Bottlecap Press, the publisher of my book “On that one-way trip to Mars,” is holding a gift card giveaway!
For a chance to win a $100 gift card, tweet a picture of your favorite Bottlecap poem by March 31 — and be sure to tag them at @BottlecapPress.
You could tweet one of mine or plenty of other great Bottlecap poets for a chance to win!
Bottlecap Press, the publisher of my book “On that one-way trip to Mars,” has a 2015-2016 anthology available for a limited time only (through Monday)!
The anthology features new and old work from several Bottlecap Press authors, plus letters from all of us to the readers. It’s a great way to sample tons of Bottlecap Press authors at once!
I’m honored to be included with these great writers. Make sure to get your copy this weekend before this amazing anthology goes away.
Last weekend, my sister Hannah and I tabled at the first ever D.C. Art Book Fair at Lab 1270 in Washington, D.C. We were so grateful and excited to be a part of the first fair!
The other tablers were diverse and talented. They sold handmade art, books, comics, feminist zines, poetry, posters of reimagined cartoon characters from the Rugrats and Hey Arnold, pins, patches, and more. Each table was unique and one tabler (Lenora Yerkes) even set up a lounge space to read, chat, or browse her art.
Hannah sold quite a few journals and a large-format handcut brain (pictured above with a red background). I also sold a few copies of “On that one-way trip to Mars.”
About 1,000 people showed up for the fair, which was way larger than any crowd I was imagining! It was amazing to see people in D.C. gathering for such an eclectic mix of books and art — it definitely seemed more like something you would find in New York, Philly, or Baltimore. But this happened in D.C. — and everyone attending seemed to wander, linger, and enjoy.
I can’t wait for the next D.C. Art Book Fair!
My book launch party is this Friday, July 15, at Walls of Books in Washington, D.C.
If you’re in the D.C. area, be sure to come out for a night of reading and space exploration. I’m celebrating my first collection of poetry, “On that one-way trip to Mars” from Bottlecap Press!
There will be drinks, snacks, and readings from several local writers! And the book will be available for purchase or you can always buy it online.
In addition to hearing poems from my new book, we’re being graced with several amazing local writers! I’m so excited to be reading with them.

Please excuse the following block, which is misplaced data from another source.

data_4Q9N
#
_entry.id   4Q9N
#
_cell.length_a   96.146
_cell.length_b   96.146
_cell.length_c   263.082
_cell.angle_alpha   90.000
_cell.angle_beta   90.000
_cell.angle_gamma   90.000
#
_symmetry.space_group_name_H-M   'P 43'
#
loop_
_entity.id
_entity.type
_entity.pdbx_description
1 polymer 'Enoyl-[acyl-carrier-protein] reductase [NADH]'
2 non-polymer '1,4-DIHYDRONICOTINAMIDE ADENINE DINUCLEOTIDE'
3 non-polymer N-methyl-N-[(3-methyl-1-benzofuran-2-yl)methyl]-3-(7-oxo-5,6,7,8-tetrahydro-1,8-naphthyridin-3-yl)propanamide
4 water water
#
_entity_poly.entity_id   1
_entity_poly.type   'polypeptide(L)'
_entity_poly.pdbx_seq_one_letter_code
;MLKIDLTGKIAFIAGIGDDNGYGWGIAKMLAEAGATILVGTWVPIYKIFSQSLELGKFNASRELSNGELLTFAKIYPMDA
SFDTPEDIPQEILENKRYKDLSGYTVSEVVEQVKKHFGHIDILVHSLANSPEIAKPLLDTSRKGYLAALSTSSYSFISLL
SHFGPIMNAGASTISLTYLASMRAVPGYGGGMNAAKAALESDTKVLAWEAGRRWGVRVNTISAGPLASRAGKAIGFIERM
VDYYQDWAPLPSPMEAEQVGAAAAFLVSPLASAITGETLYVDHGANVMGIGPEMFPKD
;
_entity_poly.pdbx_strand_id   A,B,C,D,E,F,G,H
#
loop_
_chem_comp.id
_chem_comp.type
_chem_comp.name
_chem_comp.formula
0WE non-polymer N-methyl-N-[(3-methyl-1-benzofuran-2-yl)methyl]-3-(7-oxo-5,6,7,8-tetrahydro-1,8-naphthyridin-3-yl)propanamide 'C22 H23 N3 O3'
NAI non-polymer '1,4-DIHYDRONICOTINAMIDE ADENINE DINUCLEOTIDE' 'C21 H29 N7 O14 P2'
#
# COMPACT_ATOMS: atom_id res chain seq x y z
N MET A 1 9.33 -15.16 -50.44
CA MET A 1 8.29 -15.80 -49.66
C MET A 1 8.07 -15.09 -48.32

- Tara Campbell is a Washington, D.C.-based writer of crossover sci-fi. With a B.A. in English and an M.A. in German Language and Literature, she has a demonstrated aversion to money and power. Previous publication credits include stories in Barrelhouse, Punchnel’s, Toasted Cake Podcast, Luna Station Quarterly, SciFi Romance Quarterly, Masters Review and Queen Mob’s Teahouse.
- Meg Eden’s work has been published in various magazines, including Rattle, Drunken Boat, Poet Lore, and Gargoyle. She teaches at the University of Maryland. She has four poetry chapbooks, and her novel Post-High School Reality Quest is forthcoming from California Coldblood, an imprint of Rare Bird Lit.
- Grace Pasco is an Asian-American spoken-word poet from Silver Spring, Md. She writes poetry to translate emotions, package experiences, and … to play! You can reach her at email@example.com. Her work has been published with Inkstain Press, The Passed Note, Lost Tower Publications, Foliate Oak Literary Magazine, Algebra of Owls, and The Opus Journal. Find her on Instagram at thisgirlgrace.
- Virgil Saunders is a Maryland native with a mind for investigating language, literature, and how both influence and express culture. Though an obsessive writer since childhood, she found her creative home at the University of Maryland’s Jiménez-Porter Writers’ House. There, she started The Writer’s Bloc, a publication dedicated to local arts and literature. Virgil has been published in The Voices Project, BLACKBERRY: a magazine, with pending publication coming in Loud Zoo.
After 10 weeks of staring at computer screens and code for eight to 15 hours a day during my News21 Fellowship, I decided to give my eyes a rest. I read several (paperback, bound, dust-scented) books while traveling in California and on planes. I sat for hours in coffee shops throughout the Bay Area reading, finishing books, starting another. Here’s a list of the books I completed this summer.
The Amazing Adventures of Kavalier and Clay by Michael Chabon